Removing stale Lync references from AD


Problem

The old Lync 2010 ServerPool was discovered when running ExchUCUtil. The image below depicts the 2 Pools I was expecting to see 1:2 and 1:1 BUT I wasn’t expecting 1:4.

So when Lync is initially deployed a bunch of references are made in AD, of course if you remove Lync from the environment and don’t do so gracefully then a bunch of unwanted references are ..still in AD.
 So far I haven’t seen any other issues due to AD objects still referencing the old Lync 2010 Pool other than whats seen in the screen shot above, but (not being OCD of course) it needs to go as its messing with my Nirvana.

Solution

A deep dive into AD to remove the reference to the Lync 2010 ServerPool showing up here as 1:4. 

ADSIEdit to the rescue in this case. We will need to find the specific references which will refer to servers and pools in Global Settings, Pools, Trusted MCUs, Trusted Services and Trusted WebComponentsServers.

So lets go and find these references then..
Open LDP by typing ldp in the run box and click OK

In the Connection window type the name of your DC in the Server Box and click OK





Select Connection – Bind





You need to Bind as a valid user,either use the currently logged on user, or specify an account with credentials

Next we need to view the tree
















The BaseDN will depend on where the information is stored as follows:-
  • DC=domain,DC=com (information in System Container)
  • CN=Configuration,DC=Domain,DC=COM (information in Configuration

We need to drill down to the RTC Service container. Just a note that when you first see this view there is no indication that the container objects can be expanded, go ahead and double click on them anyway 🙂



We can now search for the old server references. Right click on the RTC Service container and select search

















Enter the following string in the Filter box (replacing the OldServerFQDN with the actual FQDN of the old server)

(msRTCSIP-TrustedServerFQDN=OldServerFQDN)

NOTEReturn to this step and do another search using the following 2 string formats to find Trusted Server and Trusted Web components:-

msRTCSIP-TrustedMCUFQDN=OldServerFQDN)
msRTCSIP-TrustedWebComponentsServerFQDN=OldServerFQDN)


Be sure to select Subtree so it searches all the trees below this entry. Then click run.

The search should return results in the righthand pane.

TIP
You can easily spot the results as they start with ***Searching…

In the image below you will notice that my environment found 2 entries


Be sure to make note of these results because they will be required to find them in ADSIEdit.

Next we will open ADSIEdit and connect to the configuration. The path to each CN is noted in the search we did just before so it really simple to find them.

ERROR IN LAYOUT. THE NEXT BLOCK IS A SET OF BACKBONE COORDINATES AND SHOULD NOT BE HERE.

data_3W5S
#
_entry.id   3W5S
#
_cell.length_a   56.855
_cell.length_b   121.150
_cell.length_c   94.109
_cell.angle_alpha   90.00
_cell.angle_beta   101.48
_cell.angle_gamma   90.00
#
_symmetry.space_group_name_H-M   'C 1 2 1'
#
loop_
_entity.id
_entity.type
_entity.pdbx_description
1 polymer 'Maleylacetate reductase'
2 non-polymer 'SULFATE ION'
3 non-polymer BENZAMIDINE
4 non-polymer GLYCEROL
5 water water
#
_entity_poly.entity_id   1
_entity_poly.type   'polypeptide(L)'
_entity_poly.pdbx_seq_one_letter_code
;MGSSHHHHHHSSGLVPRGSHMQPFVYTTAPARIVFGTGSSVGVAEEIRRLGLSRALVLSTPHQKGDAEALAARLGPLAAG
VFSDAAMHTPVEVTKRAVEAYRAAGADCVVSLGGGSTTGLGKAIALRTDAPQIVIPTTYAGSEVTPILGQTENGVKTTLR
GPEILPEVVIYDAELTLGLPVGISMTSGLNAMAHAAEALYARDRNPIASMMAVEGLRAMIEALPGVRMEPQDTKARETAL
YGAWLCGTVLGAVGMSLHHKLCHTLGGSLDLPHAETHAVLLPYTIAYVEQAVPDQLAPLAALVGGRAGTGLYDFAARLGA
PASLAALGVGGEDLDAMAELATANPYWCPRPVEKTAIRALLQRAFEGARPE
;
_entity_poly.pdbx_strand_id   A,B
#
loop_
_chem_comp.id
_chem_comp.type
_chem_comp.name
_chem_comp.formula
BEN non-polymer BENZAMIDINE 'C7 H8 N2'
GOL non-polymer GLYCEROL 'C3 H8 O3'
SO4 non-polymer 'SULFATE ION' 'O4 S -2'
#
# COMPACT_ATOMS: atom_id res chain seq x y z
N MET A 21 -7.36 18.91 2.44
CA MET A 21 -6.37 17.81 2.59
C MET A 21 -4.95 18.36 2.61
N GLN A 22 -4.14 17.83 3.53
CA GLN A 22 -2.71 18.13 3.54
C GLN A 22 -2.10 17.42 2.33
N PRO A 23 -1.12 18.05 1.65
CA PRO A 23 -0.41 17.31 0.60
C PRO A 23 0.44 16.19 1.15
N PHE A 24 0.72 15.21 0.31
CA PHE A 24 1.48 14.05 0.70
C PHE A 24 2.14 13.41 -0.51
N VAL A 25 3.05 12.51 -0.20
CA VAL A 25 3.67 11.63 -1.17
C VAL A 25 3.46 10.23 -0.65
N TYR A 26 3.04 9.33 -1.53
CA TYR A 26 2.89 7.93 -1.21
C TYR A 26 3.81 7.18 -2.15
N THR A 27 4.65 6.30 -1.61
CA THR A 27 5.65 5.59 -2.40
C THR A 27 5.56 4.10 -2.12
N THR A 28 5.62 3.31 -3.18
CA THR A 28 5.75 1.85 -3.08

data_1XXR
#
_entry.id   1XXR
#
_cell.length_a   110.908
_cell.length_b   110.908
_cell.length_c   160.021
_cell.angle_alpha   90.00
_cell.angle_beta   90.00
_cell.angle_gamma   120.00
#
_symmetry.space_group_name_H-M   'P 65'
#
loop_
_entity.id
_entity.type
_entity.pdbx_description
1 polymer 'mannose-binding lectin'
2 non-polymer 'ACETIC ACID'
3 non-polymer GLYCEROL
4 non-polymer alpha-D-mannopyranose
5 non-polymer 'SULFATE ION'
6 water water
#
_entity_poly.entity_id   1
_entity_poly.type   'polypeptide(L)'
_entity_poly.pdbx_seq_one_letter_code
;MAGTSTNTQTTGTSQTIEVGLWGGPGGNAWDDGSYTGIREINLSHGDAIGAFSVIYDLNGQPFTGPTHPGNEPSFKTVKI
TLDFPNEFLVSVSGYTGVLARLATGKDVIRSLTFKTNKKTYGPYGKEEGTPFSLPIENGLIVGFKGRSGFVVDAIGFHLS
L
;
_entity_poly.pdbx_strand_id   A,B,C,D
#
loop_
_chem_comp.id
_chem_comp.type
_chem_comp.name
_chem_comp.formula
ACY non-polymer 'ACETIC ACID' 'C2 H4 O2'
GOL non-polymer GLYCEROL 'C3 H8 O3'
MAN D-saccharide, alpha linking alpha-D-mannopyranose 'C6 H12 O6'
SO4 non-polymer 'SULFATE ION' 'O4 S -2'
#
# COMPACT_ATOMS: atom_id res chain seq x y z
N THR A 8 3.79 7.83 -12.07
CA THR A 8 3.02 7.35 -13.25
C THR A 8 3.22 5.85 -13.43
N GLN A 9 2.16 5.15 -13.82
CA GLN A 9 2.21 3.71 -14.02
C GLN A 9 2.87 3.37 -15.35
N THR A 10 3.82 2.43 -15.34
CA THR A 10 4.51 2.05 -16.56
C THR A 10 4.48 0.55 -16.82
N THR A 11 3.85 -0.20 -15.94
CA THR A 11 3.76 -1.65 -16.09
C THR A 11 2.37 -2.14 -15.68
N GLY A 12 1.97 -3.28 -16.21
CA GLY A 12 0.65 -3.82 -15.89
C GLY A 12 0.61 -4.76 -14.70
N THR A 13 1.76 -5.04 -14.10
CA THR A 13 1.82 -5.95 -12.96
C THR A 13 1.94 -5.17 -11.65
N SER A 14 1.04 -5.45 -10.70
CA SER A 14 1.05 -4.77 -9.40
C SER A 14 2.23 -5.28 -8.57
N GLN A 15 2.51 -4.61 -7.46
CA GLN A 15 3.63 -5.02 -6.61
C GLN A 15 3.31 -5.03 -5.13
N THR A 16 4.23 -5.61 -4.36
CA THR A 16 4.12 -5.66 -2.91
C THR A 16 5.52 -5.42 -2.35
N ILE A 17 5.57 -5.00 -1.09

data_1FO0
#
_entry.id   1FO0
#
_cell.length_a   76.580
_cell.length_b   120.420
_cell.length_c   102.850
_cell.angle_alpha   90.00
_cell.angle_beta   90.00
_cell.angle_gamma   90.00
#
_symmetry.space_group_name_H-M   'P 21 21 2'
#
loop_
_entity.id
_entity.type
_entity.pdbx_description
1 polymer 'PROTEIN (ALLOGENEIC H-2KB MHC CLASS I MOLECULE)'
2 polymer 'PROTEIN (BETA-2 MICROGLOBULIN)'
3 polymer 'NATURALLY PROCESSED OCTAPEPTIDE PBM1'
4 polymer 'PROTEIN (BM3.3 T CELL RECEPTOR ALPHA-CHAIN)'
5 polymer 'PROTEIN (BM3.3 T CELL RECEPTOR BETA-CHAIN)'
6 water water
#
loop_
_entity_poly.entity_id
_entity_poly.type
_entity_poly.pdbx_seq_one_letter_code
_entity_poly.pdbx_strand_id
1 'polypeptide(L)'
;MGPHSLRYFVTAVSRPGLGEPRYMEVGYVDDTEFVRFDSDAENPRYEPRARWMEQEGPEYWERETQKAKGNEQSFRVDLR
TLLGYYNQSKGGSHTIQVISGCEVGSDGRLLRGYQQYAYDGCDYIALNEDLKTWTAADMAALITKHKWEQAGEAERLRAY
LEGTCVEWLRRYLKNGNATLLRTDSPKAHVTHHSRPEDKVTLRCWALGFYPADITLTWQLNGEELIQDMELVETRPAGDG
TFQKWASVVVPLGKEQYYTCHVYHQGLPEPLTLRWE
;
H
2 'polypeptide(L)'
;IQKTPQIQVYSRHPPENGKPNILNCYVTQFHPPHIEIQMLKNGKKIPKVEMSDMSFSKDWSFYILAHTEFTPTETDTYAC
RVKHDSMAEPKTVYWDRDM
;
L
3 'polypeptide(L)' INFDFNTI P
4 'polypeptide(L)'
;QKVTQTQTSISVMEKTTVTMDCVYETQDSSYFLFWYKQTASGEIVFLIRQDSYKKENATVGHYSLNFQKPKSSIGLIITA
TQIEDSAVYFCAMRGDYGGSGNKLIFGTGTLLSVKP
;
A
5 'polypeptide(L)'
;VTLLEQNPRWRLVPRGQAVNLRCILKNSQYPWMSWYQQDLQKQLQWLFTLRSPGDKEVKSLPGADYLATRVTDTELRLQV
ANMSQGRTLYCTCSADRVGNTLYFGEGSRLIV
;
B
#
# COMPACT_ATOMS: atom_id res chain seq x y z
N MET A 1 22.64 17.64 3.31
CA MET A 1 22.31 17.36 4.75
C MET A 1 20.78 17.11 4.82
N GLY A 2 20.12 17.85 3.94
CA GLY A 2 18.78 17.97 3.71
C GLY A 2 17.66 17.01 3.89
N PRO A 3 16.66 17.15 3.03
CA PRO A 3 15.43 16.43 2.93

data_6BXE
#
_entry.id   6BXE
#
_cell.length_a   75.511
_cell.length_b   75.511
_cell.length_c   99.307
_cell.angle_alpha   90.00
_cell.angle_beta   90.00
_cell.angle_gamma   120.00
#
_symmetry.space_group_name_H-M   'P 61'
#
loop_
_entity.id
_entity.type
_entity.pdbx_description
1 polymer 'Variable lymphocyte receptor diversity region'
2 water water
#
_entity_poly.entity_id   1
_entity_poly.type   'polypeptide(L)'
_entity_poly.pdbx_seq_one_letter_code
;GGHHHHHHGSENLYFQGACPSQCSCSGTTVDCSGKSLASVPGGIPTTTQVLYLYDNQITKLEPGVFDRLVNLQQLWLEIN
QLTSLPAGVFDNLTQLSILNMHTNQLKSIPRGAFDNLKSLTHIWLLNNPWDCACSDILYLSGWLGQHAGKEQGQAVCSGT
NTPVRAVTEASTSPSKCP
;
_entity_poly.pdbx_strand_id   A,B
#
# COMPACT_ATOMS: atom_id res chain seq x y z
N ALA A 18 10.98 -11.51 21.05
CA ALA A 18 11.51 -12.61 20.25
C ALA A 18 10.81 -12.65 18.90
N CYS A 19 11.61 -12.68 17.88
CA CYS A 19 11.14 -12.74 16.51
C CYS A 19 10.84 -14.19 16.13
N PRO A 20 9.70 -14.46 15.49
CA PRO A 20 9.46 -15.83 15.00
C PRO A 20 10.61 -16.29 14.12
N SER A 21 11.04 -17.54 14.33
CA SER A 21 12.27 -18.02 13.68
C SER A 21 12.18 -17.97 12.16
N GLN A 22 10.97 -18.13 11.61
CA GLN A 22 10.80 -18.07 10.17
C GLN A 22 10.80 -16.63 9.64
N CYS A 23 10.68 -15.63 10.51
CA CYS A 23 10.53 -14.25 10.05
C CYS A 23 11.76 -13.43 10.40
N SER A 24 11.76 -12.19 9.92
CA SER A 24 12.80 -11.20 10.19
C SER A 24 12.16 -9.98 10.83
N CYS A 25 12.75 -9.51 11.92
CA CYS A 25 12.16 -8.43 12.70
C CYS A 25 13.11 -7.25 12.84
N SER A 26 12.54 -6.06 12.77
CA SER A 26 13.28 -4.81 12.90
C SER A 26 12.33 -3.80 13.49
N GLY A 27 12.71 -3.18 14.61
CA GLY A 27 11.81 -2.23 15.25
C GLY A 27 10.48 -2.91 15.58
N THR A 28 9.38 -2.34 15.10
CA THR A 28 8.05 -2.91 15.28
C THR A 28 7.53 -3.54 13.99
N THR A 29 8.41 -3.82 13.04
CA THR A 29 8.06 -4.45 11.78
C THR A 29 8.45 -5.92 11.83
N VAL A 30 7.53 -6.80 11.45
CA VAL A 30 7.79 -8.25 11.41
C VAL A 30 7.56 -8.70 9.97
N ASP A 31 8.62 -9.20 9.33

In my example above I found both the containers and the 1:4 that was discovered when setting up UM (bonus..)

WARNING
Before deleting each of these review them by looking at the properties and confirming that they are OK to delete. A tell tale is the references to the individual services and the machines they run on seen in the differentTrustedServicePort and ServiceType attributes

To delete simply navigate to the full DN, right click and select delete

At this point you could return to the search in ldp and perform additional searches for Trusted Server and Trusted Web components.


Running ExchUCUtil now shows just what I expected..


1:4 Gone!
Peace restored
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About Paul B

My name is Paul Bloem and I am employed at Lexel Systems in New Zealand as a Principal Consultant for Unified Communications. I have been working on enterprise voice solutions for over 20 years. My first 10 years were spent working for a Telco in South Africa (Telcom SA). This is where all the groundwork happened as I was exposed to just about every aspect of telecommunication you could imagine. I develop an interest in PBX technologies and eventually became the go-to guy. Next, I had a 10 year run at Siemens South Africa, most of my time there was as a Technical Trainer. During this time VoIP hit the world stage, I had the privilege of introducing VoIP both as H.323 and later SIP across the Siemens HiPath 4000 solution stack. In 2008 I immigrated to New Zealand with my newly attained MCSE, I was ready to go where no PBX Techie had gone before. I was employed to explore OCS 2007 and that was pretty much the beginning of the end for me. I have been working on OCS and Lync ever since. My current role focuses exclusively on Lync and associated technologies.. That includes pre-sales, consulting, architecture and design, training and support. I even get to play in the development space from time to time - focus on play ;-) I was nominated as a Microsoft VTSP for Lync early in 2013 and also awarded Microsoft's MVP award for Lync in 2014.
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